In a spate of very significant judgments last week, the long awaited legacy case has finally come out: Hakemi v Secretary of State for the Home Department  EWHC 1967 (Admin). Nicola Braganza was led by Hugh Southey QC, both of Tooks Chambers. As many suspected we are still in the dark about a lot of the issues surrounding the Legacy, only today likened by the Home Affairs Select Committee to the infamous Bermuda Triangle. Many enter, few emerge…
Nevertheless the judgment does provide us with some guidance as to the specific criteria on which applicants were being either granted or refused leave. For example, it would seem caseworkers were being asked to look at whether a person was reporting, as well as length of residence and any representations made on the applicants behalf. We are reliably informed that Free Movement’s Freedom of Information request on Legacy criteria played a small part in this aspect of the proceedings, which is nice to know.
The situation seems to be that the Legacy criteria was being looked at in the context of both Paragraph 395C as well as Chapter 53 guidance, both famously vague and leaving huge discretion to the decision maker. Nothing ad hoc about the decision making process then! Although the inconsistency argument was not run in Hakemi, there were other legal challenges to specific parts of the legacy and the challenge to Pankina type arguments. These were specifically rejected.
Burton J in dismissing the cases of all four Claimants in Hakemi stated as follows:
In order for Mr Southey to take advantage of Pankina (and in particular Pankina as clarified in New London College) he must show that, without Parliamentary scrutiny (i) there has been a change to current practice as enshrined in a rule that had received Parliamentary scrutiny and (ii) such change involved an alteration of a substantive criterion for admission or for leave to remain. Rule 395C simply sets out factors which must be considered. Chapter 53 did not affect or fetter such considerations, or change them. It gave guidance by way of a very broad spectrum for residence (in the case of a single applicant, such as the Claimants) of 4 to 8 years. I say residence, because it is quite apparent that the reference in Chapter 53.1.2 in the last bullet point of (iv) to “delay” is not to a delay for which the Defendant is responsible, e.g. by way of delaying in dealing with the initial consideration, refusal (if such it be) and appeal, but to ‘delay’ by virtue of passage of time (see further paragraph 36 below).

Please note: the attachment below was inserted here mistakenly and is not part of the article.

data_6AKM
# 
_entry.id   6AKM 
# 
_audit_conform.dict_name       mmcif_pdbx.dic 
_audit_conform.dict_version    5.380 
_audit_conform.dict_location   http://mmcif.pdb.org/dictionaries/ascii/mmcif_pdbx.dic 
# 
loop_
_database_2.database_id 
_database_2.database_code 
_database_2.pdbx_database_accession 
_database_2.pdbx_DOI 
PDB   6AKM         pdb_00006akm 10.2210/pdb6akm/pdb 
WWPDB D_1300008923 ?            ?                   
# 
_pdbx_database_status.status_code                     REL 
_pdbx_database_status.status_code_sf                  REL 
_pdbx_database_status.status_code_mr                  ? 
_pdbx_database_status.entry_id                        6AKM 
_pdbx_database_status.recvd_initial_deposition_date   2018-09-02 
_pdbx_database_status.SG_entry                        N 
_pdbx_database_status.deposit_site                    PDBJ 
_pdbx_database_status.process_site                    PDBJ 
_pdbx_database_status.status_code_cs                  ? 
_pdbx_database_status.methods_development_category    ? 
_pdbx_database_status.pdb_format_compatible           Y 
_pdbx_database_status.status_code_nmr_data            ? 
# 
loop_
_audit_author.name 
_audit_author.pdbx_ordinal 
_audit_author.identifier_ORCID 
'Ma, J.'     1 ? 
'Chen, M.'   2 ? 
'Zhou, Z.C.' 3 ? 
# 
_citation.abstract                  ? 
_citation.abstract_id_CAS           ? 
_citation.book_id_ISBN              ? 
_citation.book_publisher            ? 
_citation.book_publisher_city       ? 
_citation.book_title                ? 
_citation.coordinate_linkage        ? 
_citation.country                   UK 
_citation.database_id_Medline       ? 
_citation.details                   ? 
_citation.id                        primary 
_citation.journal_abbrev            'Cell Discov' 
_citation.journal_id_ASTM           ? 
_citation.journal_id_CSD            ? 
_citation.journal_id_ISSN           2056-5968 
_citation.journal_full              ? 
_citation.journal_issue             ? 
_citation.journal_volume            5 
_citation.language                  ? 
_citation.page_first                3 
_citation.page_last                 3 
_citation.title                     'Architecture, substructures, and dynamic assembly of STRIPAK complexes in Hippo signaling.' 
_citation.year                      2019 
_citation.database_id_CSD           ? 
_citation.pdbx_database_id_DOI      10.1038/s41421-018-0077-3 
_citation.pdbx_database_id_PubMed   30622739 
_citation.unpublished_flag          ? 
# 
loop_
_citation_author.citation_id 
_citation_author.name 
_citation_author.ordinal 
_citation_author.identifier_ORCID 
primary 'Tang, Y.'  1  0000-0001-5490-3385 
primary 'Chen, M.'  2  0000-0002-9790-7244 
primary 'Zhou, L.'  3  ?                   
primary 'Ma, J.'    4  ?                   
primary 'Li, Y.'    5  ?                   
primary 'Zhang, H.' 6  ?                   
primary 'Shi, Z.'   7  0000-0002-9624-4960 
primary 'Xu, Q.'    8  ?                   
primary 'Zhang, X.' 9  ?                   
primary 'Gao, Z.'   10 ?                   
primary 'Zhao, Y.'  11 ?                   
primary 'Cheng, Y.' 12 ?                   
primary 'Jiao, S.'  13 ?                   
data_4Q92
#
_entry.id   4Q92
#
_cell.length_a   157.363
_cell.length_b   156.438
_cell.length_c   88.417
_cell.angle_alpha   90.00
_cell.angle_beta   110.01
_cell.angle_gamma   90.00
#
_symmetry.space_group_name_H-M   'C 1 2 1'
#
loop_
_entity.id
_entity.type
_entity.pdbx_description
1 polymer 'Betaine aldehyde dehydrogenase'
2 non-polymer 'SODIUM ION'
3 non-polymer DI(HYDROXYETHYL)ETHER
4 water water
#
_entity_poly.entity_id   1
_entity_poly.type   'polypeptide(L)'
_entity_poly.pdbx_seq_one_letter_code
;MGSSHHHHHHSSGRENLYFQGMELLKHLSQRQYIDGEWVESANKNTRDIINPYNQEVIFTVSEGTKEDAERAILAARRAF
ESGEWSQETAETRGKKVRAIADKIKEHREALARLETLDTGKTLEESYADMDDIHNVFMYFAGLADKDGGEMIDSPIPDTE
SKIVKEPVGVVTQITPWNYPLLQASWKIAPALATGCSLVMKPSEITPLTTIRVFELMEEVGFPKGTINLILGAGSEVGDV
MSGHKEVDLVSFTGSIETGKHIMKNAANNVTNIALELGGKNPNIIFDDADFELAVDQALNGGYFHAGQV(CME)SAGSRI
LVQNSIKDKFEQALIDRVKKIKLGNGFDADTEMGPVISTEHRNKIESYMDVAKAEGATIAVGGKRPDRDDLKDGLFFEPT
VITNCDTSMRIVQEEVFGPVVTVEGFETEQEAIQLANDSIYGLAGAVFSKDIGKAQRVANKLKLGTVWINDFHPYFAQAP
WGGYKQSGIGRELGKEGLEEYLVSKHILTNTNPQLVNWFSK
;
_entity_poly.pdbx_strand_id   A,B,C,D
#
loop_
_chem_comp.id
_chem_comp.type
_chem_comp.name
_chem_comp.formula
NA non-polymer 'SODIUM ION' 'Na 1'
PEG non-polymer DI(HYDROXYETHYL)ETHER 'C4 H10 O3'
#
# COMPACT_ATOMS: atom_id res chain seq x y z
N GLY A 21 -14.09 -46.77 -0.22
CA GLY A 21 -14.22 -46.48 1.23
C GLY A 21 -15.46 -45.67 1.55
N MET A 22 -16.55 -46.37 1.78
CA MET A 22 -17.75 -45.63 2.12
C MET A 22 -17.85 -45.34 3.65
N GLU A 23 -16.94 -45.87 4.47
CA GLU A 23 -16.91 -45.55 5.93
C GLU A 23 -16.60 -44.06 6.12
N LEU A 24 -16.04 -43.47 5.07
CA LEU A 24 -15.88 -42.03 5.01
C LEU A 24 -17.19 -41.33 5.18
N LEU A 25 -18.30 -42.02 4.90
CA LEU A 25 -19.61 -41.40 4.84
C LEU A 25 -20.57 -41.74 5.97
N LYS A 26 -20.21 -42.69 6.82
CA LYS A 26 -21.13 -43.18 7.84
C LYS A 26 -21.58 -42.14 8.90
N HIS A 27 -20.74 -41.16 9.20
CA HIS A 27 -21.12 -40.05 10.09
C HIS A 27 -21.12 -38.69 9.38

It is worth noting that Burton J’s approach to Pankina seems more or less exactly that of the Supreme Court in Munir  UKSC 32.
Despite Hakemi, there is nothing stopping applicants from running some Legacy type arguments in the courts. For example, it is clear from Hakemi that there remains scope for those who have been in the United Kingdom for the relevant period of six years, “all things being equal”, this being the halfway point between four and eight years. Since the first three claimants fell short of the six years (from entering the country to when CRD or CAAU dismissed their case under the Legacy), they were all ineligible under the criteria and so their claims were dismissed.
However, there seems to be an exception to what might otherwise be thought of as a ‘six year rule’. If there has been deception perpetrated on the Home Office, then it looks like one cannot benefit from a grant of leave. The fourth Claimant in Hakemi had been in the United Kingdom since as long ago as 1999 but had initially claimed to be a Kosovan national when in truth he was Albanian. His case was also dismissed.
Hakemi was run as a very specific challenge to the way in which the principles of Pankina (reaffirmed last week by their Lordships in Alvi and Munir) were applied. Hakemi has highlighted just one aspect of the SSHDs policy. I’m sure there will be other ways of challenging this seemingly “transparent” policy. I am currently challenging one such aspect: failure to grant ILR rather than DLR. I doubt this is the last word on the Legacy, either from the courts or the politicians.